Energy & Environment
Which state lawmakers ranked the best on the environment?
A nonpartisan advocacy group graded legislators based on more than a dozen votes.
Climate change is no game, but environmentalists have figured out a way to score state lawmakers on their performance on the biggest environmental bills of the past year.
New York League of Conservation Voters, a nonpartisan advocacy group, graded lawmakers based on their positions on more than a dozen bills before the state Senate and Assembly in the 2021 State Environmental Scorecard released on Sept. 21. Legislation promoting electric vehicles, lead-free drinking water and even low emissions concrete were all in the mix. A 100% score reflects an ideal environmental record over the past year – at least as far as the NYLCV is concerned.
There are 63 seats in the state Senate and 150 in the Assembly. Just a single Republican received a perfect score as well as more than 100 Democrats and one independent. Here is a rundown of who stuck out from the crowd for better or worse.
Assembly Speaker Carl Heastie and state Senate Majority Leader Andrea Stewart-Cousins
The legislative leaders are the people who typically get to say what will and will not pass their chambers. A 90% score for Heastie suggests he is doing all that with the interests of environmentalists in mind, but that is only good enough for second place compared to the 97% score that Stewart-Cousins got.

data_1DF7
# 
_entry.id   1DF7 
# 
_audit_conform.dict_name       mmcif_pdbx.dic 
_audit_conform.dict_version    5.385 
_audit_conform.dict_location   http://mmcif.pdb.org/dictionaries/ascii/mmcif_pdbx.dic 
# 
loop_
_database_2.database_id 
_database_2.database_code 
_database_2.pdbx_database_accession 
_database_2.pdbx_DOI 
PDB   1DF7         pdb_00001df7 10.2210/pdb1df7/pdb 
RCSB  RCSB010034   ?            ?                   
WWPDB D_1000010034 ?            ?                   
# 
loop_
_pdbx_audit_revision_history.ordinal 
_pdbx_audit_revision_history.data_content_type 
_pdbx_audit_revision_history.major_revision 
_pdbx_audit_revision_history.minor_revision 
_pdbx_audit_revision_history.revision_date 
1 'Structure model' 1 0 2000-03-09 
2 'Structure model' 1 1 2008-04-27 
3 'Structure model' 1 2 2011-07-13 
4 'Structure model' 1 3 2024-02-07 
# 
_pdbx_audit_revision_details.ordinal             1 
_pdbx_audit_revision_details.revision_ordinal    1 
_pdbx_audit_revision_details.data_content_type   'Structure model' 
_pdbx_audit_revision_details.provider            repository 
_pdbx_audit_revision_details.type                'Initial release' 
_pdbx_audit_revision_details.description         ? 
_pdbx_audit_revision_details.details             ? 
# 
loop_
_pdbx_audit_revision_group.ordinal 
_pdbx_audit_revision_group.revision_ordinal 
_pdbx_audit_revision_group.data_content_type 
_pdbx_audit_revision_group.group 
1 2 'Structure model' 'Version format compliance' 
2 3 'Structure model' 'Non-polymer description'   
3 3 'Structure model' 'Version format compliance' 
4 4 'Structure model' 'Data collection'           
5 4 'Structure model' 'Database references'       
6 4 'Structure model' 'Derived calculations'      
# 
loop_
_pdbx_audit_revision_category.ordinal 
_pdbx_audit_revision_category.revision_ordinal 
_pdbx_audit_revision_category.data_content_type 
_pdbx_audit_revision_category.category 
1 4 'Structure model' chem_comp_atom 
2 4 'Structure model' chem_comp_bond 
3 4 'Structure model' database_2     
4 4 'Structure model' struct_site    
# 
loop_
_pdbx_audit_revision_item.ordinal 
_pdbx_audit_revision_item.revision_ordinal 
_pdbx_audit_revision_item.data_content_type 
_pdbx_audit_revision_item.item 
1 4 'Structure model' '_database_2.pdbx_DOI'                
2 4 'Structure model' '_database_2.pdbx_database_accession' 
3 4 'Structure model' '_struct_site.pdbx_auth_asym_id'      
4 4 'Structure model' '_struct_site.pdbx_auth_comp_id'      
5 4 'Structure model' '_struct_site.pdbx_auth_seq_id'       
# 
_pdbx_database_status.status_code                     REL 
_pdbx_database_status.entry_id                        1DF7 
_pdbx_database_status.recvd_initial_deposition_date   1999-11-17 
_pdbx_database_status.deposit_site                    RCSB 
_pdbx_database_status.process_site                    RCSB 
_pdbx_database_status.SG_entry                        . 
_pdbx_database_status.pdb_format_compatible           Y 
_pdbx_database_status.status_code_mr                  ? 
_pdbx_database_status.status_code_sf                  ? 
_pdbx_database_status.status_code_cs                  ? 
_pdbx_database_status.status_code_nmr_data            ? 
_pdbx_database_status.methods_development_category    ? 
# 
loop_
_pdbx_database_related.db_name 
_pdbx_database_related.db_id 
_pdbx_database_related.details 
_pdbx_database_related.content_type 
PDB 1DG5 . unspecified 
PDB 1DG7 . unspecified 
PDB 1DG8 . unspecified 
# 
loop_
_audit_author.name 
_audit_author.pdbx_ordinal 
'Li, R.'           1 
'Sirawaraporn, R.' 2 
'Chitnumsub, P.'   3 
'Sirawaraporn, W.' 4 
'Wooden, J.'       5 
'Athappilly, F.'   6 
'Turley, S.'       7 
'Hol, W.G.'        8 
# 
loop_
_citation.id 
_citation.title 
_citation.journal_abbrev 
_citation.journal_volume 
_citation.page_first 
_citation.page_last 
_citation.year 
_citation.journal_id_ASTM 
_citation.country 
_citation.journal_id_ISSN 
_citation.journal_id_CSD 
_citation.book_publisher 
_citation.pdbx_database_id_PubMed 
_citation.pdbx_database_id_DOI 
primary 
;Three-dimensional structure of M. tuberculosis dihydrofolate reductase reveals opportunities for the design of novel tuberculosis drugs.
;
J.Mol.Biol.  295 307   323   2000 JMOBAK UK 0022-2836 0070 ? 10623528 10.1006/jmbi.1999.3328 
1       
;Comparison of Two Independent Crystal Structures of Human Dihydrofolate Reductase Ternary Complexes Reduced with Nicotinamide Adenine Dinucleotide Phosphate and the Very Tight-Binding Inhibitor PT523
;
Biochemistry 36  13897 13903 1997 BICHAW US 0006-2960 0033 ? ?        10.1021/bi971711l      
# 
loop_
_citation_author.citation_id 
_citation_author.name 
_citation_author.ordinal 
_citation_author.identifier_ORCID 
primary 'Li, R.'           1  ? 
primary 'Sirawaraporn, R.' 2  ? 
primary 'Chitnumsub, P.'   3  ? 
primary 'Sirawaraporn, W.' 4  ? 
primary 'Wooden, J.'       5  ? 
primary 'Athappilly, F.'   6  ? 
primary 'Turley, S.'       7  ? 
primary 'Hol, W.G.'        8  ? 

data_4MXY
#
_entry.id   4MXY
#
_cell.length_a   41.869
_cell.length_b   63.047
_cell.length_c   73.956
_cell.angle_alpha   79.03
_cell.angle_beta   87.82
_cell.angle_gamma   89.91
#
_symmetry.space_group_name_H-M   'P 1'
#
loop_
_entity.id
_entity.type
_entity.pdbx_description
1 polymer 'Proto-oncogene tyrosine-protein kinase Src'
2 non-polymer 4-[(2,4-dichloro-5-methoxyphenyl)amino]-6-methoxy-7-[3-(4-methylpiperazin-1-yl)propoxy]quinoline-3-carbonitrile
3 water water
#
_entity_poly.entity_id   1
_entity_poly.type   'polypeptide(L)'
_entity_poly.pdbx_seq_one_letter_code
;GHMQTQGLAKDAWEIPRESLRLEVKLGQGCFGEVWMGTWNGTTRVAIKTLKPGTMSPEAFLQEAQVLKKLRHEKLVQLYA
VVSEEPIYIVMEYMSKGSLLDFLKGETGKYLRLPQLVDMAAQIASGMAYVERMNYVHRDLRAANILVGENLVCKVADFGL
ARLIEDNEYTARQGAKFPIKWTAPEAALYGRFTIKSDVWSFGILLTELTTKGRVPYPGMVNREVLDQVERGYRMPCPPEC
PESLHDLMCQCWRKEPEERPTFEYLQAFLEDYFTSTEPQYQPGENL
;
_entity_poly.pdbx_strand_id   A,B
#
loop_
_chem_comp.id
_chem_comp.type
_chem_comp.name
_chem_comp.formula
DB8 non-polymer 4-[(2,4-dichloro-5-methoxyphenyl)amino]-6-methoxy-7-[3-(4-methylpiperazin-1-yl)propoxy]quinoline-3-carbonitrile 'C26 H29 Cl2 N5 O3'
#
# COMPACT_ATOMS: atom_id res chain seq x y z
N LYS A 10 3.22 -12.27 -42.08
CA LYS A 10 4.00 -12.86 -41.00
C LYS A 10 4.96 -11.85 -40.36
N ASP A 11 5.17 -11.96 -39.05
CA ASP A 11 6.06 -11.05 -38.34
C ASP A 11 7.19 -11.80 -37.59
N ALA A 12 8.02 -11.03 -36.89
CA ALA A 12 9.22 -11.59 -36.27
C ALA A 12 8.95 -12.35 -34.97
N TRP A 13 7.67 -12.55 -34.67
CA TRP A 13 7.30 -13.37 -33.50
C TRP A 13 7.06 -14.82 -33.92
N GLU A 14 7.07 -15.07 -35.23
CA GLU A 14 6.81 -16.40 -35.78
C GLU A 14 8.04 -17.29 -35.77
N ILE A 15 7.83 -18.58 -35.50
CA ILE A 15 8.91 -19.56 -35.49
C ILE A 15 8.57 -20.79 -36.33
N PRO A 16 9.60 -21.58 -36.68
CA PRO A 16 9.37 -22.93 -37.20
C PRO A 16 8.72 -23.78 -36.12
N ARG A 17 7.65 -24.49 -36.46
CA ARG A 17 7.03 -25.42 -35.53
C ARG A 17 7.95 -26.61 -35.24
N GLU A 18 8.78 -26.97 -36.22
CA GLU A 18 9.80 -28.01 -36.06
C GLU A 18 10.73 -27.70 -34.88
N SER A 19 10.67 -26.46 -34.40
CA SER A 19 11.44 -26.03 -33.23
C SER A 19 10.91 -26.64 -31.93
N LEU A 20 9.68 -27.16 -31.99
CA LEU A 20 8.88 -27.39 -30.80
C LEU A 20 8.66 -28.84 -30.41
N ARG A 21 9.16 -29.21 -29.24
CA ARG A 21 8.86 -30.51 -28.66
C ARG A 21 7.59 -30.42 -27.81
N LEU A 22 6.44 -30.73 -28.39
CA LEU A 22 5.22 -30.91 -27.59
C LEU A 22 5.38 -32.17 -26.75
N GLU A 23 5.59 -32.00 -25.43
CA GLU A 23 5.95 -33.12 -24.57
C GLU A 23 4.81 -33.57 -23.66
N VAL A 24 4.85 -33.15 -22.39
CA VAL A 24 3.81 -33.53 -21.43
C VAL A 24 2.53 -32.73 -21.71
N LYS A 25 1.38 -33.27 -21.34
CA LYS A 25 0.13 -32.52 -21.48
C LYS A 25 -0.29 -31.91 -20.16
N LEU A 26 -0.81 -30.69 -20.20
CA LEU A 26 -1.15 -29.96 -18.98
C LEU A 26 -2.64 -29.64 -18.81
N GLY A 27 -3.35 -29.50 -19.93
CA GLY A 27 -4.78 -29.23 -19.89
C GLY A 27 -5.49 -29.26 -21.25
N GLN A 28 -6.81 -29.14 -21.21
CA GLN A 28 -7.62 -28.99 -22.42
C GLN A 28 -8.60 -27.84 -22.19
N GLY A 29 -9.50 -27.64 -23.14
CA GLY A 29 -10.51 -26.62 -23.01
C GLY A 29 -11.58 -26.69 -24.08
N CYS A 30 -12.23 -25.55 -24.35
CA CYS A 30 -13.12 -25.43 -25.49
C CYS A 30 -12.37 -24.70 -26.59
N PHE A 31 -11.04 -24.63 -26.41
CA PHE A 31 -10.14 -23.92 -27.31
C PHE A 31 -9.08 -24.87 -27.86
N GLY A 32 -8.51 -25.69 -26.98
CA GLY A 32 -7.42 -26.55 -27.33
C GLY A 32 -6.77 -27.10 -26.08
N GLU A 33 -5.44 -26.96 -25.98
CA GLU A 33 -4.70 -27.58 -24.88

Rookies of the year
Assembly Member Khaleel Anderson of Queens and state Sen. Samra Brouk of Rochester
The report notes these freshman lawmakers’ perfect scores and work on environmental issues. That is making environmentalists hopeful that they can continue teaming up with them for many budget cycles to come.
Worst batting average
Assembly Members David DiPietro of Western New York and Christopher Friend of the Southern Tier
This GOP duo both scored 13% – the equivalent of .130 in baseball terms – the lowest of any members of the state Legislature. They got on board with legislation fighting invasive species and lead in drinking water. Bills promoting biofuels and solar power are evidently not their thing even when other Republicans have jumped on the bandwagon.
Assembly Member Pat Fahy of the Capital Region and state Sen. Kevin Parker of Brooklyn
The NYCLV has declared Fahy and Parker their 2021 champions for their work at the intersection of “public health, climate change, and the environment.” Fahy played a key role in championing legislation to set the goal of conserving 30% of New York’s land. Parker got props for his work on spreading community solar. This could help both lawmakers quiet criticism of other parts of their record. Fahy, who received a 93% score, was docked by the NYLCV for not supporting a bill aiming to cut emissions from concrete. Parker got perfect marks in the report, but he has been recently criticized for the donations he has taken from energy companies while chairing the Energy and Telecommunications Committee in his chamber.
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